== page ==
I don't know where the guys commenting about islam live, but I've lived all my life - 31 years now - in a city that is half catholic, half muslim, and most muslims here doesn't realize that Jesus is a prophet in islam. It's even usual to make jokes about Christ, just as some people makes jokes about Muhammad.Roba says,
And I've never seen a muslim complain about profanation of christian images. For example, some time ago the spanish songwriter Javier Krahe cooked a crucifix for a TV program and the only ones who got offended were a few too delicate christians, but nothing serious (Link to video).
It is true, anyway, that muslims -at least where I live, Melilla, Spain- are not very comfortable about making jokes about christianism, for they have more respect for that religion than, e. g., judaism, and some think there shouldn't be jokes about any religion, at least the monotheistic ones. But I don't think any muslim feels particularly offended by the jokes about Jesus.
Will we please stop philosophizing over other religions just because we "live in the neighborhood"? Take it from someone born Muslim but who isn't religious, ALL Muslims consider Jesus a prophet and holy. In fact, it is one of tenants of Islam. You cannot be Muslim UNLESS you believe in the following:
(1) believe in God,
(2) believe in His angels (Gabriel and the whole shabang),
(3) believe in His books (New Testament, Old Testament, Quran),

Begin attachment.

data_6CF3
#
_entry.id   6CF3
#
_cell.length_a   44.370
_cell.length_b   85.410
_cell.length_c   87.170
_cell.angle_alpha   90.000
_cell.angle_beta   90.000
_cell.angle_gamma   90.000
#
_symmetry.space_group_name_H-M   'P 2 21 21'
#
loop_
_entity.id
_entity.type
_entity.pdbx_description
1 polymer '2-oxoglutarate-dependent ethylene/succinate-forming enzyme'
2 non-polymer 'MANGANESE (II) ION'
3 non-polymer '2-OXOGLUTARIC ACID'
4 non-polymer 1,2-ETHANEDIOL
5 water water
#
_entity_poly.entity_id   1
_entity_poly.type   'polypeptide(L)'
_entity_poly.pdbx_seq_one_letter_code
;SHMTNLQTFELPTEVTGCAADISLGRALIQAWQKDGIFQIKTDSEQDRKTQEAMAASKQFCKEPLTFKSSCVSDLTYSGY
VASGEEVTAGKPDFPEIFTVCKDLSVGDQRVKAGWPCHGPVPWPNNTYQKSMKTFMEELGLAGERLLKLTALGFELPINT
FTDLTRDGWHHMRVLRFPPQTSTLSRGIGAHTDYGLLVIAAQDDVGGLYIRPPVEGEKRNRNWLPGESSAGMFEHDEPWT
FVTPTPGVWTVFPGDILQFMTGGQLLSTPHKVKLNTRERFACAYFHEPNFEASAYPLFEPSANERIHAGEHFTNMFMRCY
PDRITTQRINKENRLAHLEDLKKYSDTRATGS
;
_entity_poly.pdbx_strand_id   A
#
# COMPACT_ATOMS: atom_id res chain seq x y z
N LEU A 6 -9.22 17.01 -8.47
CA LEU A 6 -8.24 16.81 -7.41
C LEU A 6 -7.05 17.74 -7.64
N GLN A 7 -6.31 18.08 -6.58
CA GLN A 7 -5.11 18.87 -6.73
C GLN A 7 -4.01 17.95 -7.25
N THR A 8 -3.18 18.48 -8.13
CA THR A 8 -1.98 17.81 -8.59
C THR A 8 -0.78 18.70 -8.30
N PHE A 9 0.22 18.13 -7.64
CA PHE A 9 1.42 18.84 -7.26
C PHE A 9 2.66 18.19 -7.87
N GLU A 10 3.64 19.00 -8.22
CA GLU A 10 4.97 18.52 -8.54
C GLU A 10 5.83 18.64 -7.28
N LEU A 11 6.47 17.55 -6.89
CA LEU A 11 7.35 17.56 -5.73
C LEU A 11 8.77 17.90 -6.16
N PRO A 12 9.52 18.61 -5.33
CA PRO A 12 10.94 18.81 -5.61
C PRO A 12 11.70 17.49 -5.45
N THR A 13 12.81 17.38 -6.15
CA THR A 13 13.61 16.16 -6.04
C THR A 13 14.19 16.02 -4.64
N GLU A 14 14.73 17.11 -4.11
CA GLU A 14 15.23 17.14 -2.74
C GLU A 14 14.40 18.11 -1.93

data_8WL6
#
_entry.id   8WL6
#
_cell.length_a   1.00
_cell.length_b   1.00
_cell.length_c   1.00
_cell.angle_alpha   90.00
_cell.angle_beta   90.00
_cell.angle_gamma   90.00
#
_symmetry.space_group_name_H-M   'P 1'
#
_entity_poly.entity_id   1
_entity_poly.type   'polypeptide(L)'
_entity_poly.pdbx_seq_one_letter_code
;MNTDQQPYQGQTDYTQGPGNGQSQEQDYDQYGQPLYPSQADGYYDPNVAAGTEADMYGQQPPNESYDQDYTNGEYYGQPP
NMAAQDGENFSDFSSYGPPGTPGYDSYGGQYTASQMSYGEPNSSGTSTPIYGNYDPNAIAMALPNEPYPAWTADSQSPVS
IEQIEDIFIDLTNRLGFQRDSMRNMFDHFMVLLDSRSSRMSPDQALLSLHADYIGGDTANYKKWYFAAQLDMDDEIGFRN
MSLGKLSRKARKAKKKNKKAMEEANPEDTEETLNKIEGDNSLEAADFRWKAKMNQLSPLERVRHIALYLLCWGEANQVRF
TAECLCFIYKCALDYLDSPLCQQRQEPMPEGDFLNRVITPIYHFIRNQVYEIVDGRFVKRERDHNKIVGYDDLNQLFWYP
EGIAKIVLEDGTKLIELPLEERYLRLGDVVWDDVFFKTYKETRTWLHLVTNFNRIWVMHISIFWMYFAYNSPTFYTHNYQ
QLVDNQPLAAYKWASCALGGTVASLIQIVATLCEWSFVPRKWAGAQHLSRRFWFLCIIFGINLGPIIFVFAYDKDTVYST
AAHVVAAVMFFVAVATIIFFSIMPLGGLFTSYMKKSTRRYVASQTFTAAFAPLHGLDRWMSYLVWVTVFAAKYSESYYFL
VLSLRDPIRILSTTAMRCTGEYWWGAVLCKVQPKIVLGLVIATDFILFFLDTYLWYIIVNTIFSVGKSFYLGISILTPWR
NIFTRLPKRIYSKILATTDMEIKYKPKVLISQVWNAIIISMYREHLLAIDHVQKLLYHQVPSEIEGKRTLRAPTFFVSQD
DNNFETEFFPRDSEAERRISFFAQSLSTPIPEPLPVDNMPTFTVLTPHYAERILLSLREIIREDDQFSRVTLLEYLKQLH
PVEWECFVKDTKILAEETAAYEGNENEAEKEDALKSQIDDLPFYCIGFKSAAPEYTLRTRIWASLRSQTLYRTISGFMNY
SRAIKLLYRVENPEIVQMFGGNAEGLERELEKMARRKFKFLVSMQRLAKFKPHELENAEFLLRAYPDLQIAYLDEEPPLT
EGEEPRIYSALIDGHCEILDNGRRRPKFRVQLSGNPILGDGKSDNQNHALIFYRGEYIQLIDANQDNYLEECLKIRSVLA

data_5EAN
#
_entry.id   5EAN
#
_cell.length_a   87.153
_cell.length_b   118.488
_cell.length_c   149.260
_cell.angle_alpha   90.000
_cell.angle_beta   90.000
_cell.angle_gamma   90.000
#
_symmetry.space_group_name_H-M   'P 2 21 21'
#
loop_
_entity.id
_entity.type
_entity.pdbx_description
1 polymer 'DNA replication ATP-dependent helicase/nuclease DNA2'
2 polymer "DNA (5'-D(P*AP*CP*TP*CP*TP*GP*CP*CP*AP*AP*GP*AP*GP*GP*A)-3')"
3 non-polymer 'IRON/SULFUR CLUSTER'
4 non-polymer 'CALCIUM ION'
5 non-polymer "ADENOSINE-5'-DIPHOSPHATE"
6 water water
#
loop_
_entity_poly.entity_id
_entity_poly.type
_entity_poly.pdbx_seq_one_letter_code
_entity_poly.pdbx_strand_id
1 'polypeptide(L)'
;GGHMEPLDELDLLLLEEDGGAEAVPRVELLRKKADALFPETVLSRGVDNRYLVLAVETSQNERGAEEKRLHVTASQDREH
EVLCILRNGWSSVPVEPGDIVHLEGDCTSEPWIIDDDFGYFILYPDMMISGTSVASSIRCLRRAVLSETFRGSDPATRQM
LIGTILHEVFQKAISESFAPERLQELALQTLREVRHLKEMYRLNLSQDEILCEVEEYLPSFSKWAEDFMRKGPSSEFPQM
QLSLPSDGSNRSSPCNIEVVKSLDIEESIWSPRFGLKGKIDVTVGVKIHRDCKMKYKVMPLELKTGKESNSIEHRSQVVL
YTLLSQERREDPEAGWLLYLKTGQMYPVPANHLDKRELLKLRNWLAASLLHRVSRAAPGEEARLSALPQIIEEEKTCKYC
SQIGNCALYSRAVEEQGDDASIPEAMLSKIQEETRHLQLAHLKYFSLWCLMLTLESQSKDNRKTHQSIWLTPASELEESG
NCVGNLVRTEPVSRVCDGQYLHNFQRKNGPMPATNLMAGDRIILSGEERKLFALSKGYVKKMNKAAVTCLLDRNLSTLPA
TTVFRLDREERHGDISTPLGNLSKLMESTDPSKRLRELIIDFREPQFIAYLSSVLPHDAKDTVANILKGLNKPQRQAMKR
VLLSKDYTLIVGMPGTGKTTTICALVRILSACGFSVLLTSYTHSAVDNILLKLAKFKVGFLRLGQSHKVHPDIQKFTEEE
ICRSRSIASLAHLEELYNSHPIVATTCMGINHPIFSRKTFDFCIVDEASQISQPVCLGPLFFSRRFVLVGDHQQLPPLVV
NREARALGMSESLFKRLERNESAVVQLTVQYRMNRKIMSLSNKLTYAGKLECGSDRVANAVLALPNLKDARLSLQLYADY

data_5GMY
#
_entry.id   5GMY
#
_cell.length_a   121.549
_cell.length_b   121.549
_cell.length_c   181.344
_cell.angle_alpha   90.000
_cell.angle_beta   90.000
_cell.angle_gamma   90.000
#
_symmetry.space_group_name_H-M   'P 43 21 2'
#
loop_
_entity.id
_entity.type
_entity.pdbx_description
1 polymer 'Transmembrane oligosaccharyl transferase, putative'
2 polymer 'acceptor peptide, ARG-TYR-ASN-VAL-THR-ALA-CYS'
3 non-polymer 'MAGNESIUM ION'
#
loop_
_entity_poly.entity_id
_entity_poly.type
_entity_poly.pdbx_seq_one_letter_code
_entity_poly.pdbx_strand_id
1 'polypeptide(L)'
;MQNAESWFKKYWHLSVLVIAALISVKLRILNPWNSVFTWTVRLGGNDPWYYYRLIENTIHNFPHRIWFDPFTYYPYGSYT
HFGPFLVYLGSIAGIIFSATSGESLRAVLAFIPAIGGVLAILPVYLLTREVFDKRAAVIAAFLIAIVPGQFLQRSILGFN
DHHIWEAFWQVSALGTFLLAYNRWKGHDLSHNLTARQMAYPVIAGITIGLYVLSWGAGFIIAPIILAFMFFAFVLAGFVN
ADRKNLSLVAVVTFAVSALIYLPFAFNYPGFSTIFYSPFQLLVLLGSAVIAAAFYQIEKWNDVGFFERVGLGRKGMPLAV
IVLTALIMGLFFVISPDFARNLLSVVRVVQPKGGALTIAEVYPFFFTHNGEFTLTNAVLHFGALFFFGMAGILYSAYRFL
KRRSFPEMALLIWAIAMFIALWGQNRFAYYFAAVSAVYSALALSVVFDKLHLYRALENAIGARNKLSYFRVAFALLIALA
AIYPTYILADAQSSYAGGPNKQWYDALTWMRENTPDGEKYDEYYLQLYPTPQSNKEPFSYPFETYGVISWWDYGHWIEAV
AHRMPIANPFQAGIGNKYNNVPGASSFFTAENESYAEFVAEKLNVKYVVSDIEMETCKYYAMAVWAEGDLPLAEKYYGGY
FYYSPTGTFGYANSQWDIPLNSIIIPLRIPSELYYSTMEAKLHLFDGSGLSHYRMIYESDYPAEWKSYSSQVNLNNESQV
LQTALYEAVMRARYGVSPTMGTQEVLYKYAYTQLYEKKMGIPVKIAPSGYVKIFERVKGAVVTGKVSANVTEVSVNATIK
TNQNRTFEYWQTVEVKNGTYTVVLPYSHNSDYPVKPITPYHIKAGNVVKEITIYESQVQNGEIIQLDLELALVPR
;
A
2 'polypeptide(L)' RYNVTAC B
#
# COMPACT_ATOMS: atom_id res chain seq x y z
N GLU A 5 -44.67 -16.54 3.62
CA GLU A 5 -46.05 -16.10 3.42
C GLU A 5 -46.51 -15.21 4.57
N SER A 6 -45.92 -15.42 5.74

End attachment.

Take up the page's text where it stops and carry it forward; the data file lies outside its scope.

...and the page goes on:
(4) believe in His messengers and, finally,
(5) they do not differentiate among the messengers whom they claim to believe in. Anyone who differentiates among the messengers is, ipso facto, not a believer.
So let's stop making up stuff because of neighbors and actually start reading, eh?
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…On February 3, 2006, Judge Punch heard testimony in the case. Jeff entered into evidence 16 exhibits taken from the Internet, 12 of which are photographs of the SubGenius event, X-Day. Kohl has never attended X-Day and is not in any of the pictures. Rachel is depicted in many of these photos, often wearing skimpy costumes or completely nude, while participating in X-Day and Detroit Devival events.
The judge, allegedly a very strict Catholic, became outraged at the photos of the X-Day parody of Mel Gibson’s movie The Passion of the Christ — especially the photo where Jesus [Steve Bevilacqua] is wearing clown makeup and carrying a crucifix with a pool-noodle dollar sign on it while being beaten by a crowd of SubGenii, including a topless woman with a “dildo”.
…Judge Punch lost his temper completely, and began to shout abuse at Rachel, calling her a “pervert,” “mentally ill,” “lying,” and a participant in “sex orgies.” The judge ordered that Rachel is to have absolutely no contact with her son, not even in writing, because he felt the pictures of X-Day performance art were evidence enough to suspect “severe mental illness”…